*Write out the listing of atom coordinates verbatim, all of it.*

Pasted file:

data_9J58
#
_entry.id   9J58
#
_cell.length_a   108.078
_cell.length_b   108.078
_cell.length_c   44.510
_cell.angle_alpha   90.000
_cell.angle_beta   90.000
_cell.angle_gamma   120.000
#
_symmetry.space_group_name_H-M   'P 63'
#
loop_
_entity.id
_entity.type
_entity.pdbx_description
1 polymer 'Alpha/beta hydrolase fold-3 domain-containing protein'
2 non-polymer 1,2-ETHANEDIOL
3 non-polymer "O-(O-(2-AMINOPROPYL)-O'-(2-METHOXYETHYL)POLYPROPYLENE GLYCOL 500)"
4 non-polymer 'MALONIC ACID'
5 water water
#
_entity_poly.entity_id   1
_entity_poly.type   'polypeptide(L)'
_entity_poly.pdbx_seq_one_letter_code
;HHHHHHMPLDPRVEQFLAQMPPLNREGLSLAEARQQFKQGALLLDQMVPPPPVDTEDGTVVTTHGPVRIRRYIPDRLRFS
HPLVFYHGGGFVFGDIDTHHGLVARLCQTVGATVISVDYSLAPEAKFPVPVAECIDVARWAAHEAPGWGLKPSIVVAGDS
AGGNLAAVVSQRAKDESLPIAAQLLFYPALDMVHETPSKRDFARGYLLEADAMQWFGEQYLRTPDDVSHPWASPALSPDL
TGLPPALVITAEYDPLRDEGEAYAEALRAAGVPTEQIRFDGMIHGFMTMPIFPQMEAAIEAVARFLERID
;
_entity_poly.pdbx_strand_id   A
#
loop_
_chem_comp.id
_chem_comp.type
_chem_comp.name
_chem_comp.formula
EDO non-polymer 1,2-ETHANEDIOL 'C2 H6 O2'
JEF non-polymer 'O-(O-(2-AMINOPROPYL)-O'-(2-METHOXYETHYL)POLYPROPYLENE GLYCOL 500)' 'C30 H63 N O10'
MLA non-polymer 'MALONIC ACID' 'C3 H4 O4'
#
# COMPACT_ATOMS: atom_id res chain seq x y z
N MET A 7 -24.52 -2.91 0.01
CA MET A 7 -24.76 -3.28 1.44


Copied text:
data_9J58
#
_entry.id   9J58
#
_cell.length_a   108.078
_cell.length_b   108.078
_cell.length_c   44.510
_cell.angle_alpha   90.000
_cell.angle_beta   90.000
_cell.angle_gamma   120.000
#
_symmetry.space_group_name_H-M   'P 63'
#
loop_
_entity.id
_entity.type
_entity.pdbx_description
1 polymer 'Alpha/beta hydrolase fold-3 domain-containing protein'
2 non-polymer 1,2-ETHANEDIOL
3 non-polymer "O-(O-(2-AMINOPROPYL)-O'-(2-METHOXYETHYL)POLYPROPYLENE GLYCOL 500)"
4 non-polymer 'MALONIC ACID'
5 water water
#
_entity_poly.entity_id   1
_entity_poly.type   'polypeptide(L)'
_entity_poly.pdbx_seq_one_letter_code
;HHHHHHMPLDPRVEQFLAQMPPLNREGLSLAEARQQFKQGALLLDQMVPPPPVDTEDGTVVTTHGPVRIRRYIPDRLRFS
HPLVFYHGGGFVFGDIDTHHGLVARLCQTVGATVISVDYSLAPEAKFPVPVAECIDVARWAAHEAPGWGLKPSIVVAGDS
AGGNLAAVVSQRAKDESLPIAAQLLFYPALDMVHETPSKRDFARGYLLEADAMQWFGEQYLRTPDDVSHPWASPALSPDL
TGLPPALVITAEYDPLRDEGEAYAEALRAAGVPTEQIRFDGMIHGFMTMPIFPQMEAAIEAVARFLERID
;
_entity_poly.pdbx_strand_id   A
#
loop_
_chem_comp.id
_chem_comp.type
_chem_comp.name
_chem_comp.formula
EDO non-polymer 1,2-ETHANEDIOL 'C2 H6 O2'
JEF non-polymer 'O-(O-(2-AMINOPROPYL)-O'-(2-METHOXYETHYL)POLYPROPYLENE GLYCOL 500)' 'C30 H63 N O10'
MLA non-polymer 'MALONIC ACID' 'C3 H4 O4'
#
# COMPACT_ATOMS: atom_id res chain seq x y z
N MET A 7 -24.52 -2.91 0.01
CA MET A 7 -24.76 -3.28 1.44